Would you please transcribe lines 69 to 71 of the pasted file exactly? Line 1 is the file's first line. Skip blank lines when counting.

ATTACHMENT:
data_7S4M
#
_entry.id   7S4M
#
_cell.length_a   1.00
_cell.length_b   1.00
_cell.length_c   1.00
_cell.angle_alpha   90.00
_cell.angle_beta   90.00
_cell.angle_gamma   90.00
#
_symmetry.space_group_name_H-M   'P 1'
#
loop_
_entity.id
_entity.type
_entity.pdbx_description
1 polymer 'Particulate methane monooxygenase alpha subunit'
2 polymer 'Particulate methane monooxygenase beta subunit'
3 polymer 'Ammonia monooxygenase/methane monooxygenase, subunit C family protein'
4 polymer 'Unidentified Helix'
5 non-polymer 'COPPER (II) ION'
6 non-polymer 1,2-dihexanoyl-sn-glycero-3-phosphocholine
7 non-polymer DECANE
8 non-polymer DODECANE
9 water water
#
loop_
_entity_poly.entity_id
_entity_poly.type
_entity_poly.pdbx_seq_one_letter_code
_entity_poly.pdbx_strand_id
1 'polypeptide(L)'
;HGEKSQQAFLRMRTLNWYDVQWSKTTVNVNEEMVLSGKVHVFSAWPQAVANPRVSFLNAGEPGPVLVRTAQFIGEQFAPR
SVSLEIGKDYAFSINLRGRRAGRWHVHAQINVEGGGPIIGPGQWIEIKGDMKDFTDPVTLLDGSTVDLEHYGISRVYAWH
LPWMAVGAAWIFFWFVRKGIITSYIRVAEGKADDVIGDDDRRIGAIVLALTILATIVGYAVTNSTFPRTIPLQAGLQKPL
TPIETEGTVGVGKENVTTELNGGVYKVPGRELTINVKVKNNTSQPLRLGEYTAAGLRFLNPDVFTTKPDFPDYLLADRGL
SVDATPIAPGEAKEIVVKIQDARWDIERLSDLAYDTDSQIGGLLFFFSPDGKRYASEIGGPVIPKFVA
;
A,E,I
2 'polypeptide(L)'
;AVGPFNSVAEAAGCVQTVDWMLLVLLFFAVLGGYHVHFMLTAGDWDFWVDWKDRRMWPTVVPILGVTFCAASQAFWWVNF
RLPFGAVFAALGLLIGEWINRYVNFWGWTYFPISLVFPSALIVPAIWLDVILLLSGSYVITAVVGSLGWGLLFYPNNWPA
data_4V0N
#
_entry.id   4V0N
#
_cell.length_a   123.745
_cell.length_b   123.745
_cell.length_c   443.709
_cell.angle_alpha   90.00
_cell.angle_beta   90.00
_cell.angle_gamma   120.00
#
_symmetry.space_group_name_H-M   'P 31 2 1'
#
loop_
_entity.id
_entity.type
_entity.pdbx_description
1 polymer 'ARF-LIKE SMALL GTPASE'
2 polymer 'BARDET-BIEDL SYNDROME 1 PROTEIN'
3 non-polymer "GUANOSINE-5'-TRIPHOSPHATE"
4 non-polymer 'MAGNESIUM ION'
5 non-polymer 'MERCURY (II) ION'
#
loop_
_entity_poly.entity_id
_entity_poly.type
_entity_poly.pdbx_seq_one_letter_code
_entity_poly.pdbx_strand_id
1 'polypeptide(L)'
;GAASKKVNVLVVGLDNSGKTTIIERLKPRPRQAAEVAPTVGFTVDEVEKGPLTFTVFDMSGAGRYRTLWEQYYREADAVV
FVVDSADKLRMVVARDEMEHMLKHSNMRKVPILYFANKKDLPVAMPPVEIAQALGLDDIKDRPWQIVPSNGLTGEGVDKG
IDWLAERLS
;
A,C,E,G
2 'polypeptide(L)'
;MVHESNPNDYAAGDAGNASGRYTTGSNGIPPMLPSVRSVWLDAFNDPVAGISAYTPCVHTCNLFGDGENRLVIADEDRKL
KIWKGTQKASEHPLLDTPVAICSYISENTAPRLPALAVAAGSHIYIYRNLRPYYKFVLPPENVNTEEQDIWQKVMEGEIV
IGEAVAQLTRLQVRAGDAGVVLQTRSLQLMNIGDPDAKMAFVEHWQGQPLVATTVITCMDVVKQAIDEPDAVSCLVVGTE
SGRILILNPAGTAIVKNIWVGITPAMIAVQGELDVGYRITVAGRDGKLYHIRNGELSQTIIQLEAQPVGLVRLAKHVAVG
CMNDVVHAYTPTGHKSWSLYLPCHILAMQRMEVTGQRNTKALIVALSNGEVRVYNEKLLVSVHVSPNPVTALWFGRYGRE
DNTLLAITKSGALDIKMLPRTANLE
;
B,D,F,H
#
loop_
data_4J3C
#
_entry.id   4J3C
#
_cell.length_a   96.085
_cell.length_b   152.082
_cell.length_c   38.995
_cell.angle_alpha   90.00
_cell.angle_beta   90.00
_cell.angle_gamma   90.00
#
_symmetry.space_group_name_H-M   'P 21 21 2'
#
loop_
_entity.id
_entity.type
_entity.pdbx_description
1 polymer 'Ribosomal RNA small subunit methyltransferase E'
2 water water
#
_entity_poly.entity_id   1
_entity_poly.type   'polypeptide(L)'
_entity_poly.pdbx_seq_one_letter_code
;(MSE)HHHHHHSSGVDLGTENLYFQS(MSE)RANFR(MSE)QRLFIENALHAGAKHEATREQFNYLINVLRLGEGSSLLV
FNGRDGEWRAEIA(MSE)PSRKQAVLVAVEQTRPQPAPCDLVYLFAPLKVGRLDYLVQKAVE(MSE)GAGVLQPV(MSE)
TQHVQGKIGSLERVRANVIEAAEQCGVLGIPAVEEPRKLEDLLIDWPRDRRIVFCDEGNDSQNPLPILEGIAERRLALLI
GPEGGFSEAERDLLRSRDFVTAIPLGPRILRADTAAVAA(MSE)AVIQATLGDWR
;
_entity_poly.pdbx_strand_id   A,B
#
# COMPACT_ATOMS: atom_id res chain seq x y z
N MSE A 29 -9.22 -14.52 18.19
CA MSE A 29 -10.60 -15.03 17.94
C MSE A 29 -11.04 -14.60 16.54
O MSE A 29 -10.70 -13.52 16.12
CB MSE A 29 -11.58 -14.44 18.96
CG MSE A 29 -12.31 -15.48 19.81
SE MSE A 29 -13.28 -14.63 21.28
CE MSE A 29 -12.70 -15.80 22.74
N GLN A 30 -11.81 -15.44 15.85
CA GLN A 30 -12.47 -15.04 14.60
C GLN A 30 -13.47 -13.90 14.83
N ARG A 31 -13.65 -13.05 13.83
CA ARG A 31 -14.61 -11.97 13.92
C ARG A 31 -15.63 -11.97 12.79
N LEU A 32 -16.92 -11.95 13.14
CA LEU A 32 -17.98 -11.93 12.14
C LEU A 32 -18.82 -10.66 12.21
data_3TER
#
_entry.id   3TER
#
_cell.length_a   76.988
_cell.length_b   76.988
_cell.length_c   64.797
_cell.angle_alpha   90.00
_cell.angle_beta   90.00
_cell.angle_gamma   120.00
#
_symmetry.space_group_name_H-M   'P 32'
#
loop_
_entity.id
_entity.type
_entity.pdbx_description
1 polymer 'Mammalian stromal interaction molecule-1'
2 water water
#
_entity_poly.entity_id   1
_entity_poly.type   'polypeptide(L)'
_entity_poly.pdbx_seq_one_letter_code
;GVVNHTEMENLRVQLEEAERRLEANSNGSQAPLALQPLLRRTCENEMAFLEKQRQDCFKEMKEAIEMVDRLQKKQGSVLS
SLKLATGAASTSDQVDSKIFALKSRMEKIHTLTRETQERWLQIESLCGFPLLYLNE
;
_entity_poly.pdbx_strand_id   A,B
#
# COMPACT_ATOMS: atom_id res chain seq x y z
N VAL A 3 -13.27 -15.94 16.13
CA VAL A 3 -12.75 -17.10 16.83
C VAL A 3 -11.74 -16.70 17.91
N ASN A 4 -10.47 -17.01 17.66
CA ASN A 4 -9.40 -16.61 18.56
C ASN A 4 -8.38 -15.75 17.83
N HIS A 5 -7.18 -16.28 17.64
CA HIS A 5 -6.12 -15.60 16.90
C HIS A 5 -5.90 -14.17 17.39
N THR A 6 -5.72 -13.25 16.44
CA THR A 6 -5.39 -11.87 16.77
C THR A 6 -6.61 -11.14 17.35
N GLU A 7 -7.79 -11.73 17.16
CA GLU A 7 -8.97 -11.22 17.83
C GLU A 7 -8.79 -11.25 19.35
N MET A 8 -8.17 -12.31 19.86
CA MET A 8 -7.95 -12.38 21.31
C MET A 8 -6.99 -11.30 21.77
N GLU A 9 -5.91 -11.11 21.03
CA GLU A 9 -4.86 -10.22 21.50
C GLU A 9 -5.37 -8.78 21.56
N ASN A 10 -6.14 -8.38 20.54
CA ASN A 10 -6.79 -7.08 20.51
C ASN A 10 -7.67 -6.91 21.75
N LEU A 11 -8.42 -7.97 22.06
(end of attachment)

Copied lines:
_entity_poly.type
_entity_poly.pdbx_seq_one_letter_code
_entity_poly.pdbx_strand_id